TCCA turns 25

TCCA (The Critical Communications Association) is celebrating 25 years since its founding as the TETRA MoU Association.

25 years ago today (4 November), a group of stakeholders in critical communications gathered in Copenhagen to create and sign the TETRA Memorandum of Understanding (MoU). Those individuals and their companies became the founder members of the TETRA MoU Association (see image below).

Over those 25 years, TCCA has grown to become a global organisation, continuing to drive the development of TETRA technology through its TETRA Industry Group and ETSI, but also catalysing and leading the development of critical broadband 4G/LTE and 5G standards. This takes place through TCCA’s Market Representation Partner status in 3GPP, support of the ETSI MCX (Mission Critical voice, data and video) Plugtests, and TCCA’s Broadband Industry and Critical Broadband Working Groups (BIG and CCBG).

TCCA’s core principle of open standards – the foundation for the success of TETRA – has not changed since those first pioneers came together in 1994. The TETRA market was built on the unique Interoperability (IOP) Testing & Certification Process, developed and led by TCCA’s Technical Forum (TF). The first TF meeting was held at the UK Home Office in London in February 1999, and the first IOP certificates were published in November 1999. 20 years later the TETRA IOP process continues to lead the world in independent certification for critical communications.

TCCA’s IOP process was developed to enable an open multi-vendor market for TETRA equipment and systems. This approach gives users clear benefits in terms of a wide portfolio of compatible equipment, competitive pricing and rapid development of new product models. The IOP process also benefits industry by creating a wider accessible market, faster market take-up and greater potential for investment in new developments. TCCA’s IOP testing is witnessed by an independent body, currently by ISCOM, part of the Italian Ministry of Communications.

TCCA is now working with partners such as the Global Certification Forum (GCF) to develop and implement a global MCX interoperability testing and certification regime, and works with an increasingly wide range of industry partners to advance critical communications worldwide.

Jeppe Jepsen, TCCA Board vice-chair, the Association’s director of broadband spectrum and director of international business relations at Motorola Solutions, was director of TETRA at Motorola when the original MoU was signed, and has seen the Association and the critical communications market develop first hand since 1994.

”Over these 25 years the Association has expanded the market to all parts of the world and all sectors of PMR/LMR. TCCA has developed across the critical communications broadband ecosystem to become the place where user organisations and industry can debate and clarify their common issues, and to be the honest place to obtain and share information” said Jepsen.

“Through lobbying of governments and regulators we have gained international agreement on broadband spectrum for PPDR, and we have set out, and continue to drive, technology roadmap agreements across the demand and supply sectors.”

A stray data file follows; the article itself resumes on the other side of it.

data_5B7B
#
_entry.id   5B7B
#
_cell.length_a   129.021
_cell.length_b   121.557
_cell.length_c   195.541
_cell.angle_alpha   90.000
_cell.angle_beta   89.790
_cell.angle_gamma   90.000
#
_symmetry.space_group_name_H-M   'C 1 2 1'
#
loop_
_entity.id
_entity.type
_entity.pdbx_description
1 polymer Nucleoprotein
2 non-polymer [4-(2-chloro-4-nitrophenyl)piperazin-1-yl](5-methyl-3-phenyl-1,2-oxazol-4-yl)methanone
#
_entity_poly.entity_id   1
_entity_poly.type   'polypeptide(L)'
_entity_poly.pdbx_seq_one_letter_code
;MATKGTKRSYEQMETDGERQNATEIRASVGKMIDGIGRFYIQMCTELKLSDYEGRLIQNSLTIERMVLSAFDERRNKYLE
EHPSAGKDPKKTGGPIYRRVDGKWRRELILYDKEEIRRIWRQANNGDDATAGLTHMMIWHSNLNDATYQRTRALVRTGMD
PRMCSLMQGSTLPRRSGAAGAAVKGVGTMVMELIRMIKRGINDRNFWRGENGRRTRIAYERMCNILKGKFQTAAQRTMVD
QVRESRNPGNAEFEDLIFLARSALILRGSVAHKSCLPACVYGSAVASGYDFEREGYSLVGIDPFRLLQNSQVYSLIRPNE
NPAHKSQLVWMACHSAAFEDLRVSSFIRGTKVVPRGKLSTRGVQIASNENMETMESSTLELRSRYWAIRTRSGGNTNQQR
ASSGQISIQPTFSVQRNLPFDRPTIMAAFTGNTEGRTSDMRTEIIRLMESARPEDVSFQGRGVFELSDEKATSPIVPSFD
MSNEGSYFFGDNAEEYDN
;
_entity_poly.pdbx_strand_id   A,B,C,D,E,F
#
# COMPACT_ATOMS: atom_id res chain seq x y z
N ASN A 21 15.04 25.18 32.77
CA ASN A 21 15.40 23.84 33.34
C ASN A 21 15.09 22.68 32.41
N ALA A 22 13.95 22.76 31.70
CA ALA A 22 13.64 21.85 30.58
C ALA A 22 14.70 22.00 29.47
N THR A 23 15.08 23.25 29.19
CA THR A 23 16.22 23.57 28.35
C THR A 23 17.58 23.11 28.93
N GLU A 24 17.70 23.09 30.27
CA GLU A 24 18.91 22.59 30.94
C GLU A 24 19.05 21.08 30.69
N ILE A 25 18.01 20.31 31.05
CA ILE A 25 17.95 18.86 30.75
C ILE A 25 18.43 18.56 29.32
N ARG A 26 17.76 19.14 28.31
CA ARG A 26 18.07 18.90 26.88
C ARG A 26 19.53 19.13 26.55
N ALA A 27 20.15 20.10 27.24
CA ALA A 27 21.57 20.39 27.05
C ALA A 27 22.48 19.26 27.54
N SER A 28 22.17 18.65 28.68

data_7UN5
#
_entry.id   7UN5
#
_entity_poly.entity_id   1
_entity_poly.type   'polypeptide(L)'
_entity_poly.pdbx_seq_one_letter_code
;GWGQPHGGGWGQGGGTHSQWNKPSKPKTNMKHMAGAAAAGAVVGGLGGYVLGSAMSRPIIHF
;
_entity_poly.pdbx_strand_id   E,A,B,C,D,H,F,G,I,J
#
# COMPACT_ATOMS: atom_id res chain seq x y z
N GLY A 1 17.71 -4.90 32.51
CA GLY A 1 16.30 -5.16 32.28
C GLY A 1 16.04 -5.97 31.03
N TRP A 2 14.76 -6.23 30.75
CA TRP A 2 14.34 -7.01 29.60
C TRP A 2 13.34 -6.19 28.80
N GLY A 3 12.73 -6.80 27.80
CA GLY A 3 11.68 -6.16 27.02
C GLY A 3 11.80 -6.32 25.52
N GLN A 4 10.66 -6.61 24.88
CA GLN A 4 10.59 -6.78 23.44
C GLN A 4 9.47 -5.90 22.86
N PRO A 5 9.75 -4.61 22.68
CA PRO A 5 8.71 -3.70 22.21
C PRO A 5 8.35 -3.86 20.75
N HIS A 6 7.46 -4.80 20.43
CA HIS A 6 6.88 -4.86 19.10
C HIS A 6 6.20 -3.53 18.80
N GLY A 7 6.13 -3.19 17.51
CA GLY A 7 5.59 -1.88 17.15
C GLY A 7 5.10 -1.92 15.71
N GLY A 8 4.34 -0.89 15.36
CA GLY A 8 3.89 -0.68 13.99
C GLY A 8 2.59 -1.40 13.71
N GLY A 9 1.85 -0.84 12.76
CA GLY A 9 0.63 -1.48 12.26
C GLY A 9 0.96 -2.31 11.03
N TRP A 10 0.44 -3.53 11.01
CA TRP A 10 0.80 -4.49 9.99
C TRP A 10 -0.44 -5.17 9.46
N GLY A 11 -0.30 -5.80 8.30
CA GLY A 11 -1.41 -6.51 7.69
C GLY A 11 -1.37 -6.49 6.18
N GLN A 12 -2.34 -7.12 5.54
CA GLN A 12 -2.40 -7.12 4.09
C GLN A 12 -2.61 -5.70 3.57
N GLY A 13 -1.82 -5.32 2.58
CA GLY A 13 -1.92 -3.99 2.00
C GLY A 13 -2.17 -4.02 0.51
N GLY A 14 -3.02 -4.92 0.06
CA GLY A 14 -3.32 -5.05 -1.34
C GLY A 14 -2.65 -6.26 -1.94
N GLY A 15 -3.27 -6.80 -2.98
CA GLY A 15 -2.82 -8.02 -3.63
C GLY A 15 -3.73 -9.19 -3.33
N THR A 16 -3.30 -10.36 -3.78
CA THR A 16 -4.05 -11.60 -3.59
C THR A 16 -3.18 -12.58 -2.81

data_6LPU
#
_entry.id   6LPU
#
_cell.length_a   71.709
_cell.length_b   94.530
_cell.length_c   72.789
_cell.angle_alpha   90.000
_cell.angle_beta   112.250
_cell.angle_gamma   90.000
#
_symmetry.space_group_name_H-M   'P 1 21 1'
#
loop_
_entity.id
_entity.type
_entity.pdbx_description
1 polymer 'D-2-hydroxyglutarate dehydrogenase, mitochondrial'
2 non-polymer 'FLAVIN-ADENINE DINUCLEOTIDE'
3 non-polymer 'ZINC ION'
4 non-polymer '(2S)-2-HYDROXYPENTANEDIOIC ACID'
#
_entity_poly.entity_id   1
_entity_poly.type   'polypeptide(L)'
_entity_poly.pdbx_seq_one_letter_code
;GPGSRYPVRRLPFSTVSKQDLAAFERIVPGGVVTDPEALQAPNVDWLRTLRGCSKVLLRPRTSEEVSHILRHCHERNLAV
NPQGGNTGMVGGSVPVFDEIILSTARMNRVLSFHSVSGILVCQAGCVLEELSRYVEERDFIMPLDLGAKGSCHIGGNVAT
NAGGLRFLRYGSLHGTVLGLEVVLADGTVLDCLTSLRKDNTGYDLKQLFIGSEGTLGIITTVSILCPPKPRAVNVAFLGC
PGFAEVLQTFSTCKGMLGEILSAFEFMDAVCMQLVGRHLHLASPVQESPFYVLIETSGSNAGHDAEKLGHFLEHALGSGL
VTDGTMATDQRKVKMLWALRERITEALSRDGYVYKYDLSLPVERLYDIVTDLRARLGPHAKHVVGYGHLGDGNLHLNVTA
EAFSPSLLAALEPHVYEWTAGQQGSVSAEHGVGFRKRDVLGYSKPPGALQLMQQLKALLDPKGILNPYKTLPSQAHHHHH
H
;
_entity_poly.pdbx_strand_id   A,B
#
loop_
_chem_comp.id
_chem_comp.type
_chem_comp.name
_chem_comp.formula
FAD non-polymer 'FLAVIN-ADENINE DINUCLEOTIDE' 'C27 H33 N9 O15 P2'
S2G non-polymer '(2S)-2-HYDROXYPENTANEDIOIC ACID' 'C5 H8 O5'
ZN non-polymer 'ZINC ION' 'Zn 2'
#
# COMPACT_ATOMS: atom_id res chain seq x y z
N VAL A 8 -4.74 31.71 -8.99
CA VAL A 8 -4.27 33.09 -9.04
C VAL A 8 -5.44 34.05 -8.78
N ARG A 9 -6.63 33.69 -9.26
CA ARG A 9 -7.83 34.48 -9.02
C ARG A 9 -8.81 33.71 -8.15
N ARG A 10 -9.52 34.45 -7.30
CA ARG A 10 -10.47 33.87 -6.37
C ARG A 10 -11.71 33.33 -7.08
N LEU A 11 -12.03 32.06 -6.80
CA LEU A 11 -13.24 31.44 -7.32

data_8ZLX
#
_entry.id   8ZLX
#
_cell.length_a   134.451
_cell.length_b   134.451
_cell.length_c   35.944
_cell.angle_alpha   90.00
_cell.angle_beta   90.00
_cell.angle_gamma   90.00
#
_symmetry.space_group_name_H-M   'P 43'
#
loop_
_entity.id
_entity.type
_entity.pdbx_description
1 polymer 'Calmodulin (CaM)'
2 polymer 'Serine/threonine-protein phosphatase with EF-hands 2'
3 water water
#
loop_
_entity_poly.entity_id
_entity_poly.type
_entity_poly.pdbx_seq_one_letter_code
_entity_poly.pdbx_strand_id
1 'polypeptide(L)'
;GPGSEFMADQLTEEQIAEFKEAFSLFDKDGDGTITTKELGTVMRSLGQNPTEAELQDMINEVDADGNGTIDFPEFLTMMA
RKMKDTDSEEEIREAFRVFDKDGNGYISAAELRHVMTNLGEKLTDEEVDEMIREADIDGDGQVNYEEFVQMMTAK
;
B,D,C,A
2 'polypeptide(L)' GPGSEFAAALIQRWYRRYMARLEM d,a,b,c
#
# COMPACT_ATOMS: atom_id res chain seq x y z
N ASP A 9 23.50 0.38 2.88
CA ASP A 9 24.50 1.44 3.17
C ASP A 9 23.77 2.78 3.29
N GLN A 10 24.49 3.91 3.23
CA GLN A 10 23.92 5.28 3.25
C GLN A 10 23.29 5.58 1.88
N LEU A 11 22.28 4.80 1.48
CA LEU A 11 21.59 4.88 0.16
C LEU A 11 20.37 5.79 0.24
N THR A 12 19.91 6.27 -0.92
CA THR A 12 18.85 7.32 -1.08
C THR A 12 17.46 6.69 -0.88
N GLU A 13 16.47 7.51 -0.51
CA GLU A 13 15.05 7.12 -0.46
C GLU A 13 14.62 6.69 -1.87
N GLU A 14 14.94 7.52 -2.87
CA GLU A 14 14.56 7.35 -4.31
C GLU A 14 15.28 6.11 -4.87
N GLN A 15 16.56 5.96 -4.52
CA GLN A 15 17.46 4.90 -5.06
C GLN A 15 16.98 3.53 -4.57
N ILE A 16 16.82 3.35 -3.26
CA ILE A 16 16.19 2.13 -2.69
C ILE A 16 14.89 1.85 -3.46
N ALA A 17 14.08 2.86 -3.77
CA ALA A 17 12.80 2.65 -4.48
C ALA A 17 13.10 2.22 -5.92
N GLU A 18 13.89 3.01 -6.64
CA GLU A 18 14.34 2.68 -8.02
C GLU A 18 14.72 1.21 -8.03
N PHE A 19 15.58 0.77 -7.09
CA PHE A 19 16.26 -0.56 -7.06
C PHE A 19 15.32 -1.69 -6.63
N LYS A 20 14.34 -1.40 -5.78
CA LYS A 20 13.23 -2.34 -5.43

Tony Gray, TCCA chief executive, underlines the importance of industry and user cooperation and the countless days of work put in by volunteers to develop stringent processes for the development of technical solutions. “This 25th anniversary is another opportunity to publicly thank all our members, our partners and all supporters of excellence in critical communications. The impact that such a niche but crucial market has on the world’s safety and security cannot be underestimated, and we are proud that TCCA is firmly embedded at the centre of developments.”

Brian Murgatroyd, chair of the ETSI TC TCCE (Technical Committee TETRA and Critical Communications Evolution), outlines the reasons for TETRA's success and longevity: “TETRA was conceived at a time when there was a need to provide reliable, secure and inter-operable digital mobile radio services for professional users. This was made a reality by the development of an open standard of really high quality and detail. It was produced by experts from several mobile radio companies and governments, devoting years of painstaking work and who foresaw the possibilities of a modern digital system that would offer many functions and services. An open standard has ensured good competition between manufacturers which has kept prices affordable and most importantly has encouraged continuous innovation.

“The TETRA standard was first developed in the 1990s but is still being improved today and is seen as having a long- term future well into the 2030s and beyond. It now consists of more than 130 separate technical specifications and more than 35 technical reports and guides.

“However, although a good standard is the basis of success it could not have happened without the co-operation of users, operators and manufacturers, hence what is now called TCCA was conceived and has always had a very close connections to ETSI and the TETRA standard.

“We are still developing the TETRA technology to ensure it will still be fit for purpose for the next 20 years, but we have extended our remit to cover developments of specifications for critical communications broadband services. In particular we are developing new interfaces to ensure successful interworking between TETRA networks and mission-critical broadband systems. We wish TCCA a great future for another 25 years.”